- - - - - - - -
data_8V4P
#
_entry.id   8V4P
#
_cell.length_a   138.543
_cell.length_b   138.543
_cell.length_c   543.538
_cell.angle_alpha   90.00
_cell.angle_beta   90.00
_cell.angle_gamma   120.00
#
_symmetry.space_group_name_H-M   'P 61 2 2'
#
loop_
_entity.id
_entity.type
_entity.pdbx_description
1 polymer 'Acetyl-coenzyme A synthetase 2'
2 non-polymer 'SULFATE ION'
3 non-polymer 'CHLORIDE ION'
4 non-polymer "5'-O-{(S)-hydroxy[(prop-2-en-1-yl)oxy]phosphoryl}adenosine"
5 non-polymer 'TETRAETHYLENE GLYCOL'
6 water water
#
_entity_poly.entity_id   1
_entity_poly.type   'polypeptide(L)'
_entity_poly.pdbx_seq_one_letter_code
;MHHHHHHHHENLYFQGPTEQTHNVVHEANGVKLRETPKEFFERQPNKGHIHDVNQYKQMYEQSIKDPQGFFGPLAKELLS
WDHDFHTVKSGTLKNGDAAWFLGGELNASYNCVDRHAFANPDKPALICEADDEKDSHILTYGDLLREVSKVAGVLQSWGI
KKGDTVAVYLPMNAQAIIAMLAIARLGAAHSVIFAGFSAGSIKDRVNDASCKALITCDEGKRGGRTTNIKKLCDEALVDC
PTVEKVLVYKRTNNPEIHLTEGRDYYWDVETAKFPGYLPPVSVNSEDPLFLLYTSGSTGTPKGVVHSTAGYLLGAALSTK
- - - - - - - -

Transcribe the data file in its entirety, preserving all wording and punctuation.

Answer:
data_8V4P
#
_entry.id   8V4P
#
_cell.length_a   138.543
_cell.length_b   138.543
_cell.length_c   543.538
_cell.angle_alpha   90.00
_cell.angle_beta   90.00
_cell.angle_gamma   120.00
#
_symmetry.space_group_name_H-M   'P 61 2 2'
#
loop_
_entity.id
_entity.type
_entity.pdbx_description
1 polymer 'Acetyl-coenzyme A synthetase 2'
2 non-polymer 'SULFATE ION'
3 non-polymer 'CHLORIDE ION'
4 non-polymer "5'-O-{(S)-hydroxy[(prop-2-en-1-yl)oxy]phosphoryl}adenosine"
5 non-polymer 'TETRAETHYLENE GLYCOL'
6 water water
#
_entity_poly.entity_id   1
_entity_poly.type   'polypeptide(L)'
_entity_poly.pdbx_seq_one_letter_code
;MHHHHHHHHENLYFQGPTEQTHNVVHEANGVKLRETPKEFFERQPNKGHIHDVNQYKQMYEQSIKDPQGFFGPLAKELLS
WDHDFHTVKSGTLKNGDAAWFLGGELNASYNCVDRHAFANPDKPALICEADDEKDSHILTYGDLLREVSKVAGVLQSWGI
KKGDTVAVYLPMNAQAIIAMLAIARLGAAHSVIFAGFSAGSIKDRVNDASCKALITCDEGKRGGRTTNIKKLCDEALVDC
PTVEKVLVYKRTNNPEIHLTEGRDYYWDVETAKFPGYLPPVSVNSEDPLFLLYTSGSTGTPKGVVHSTAGYLLGAALSTK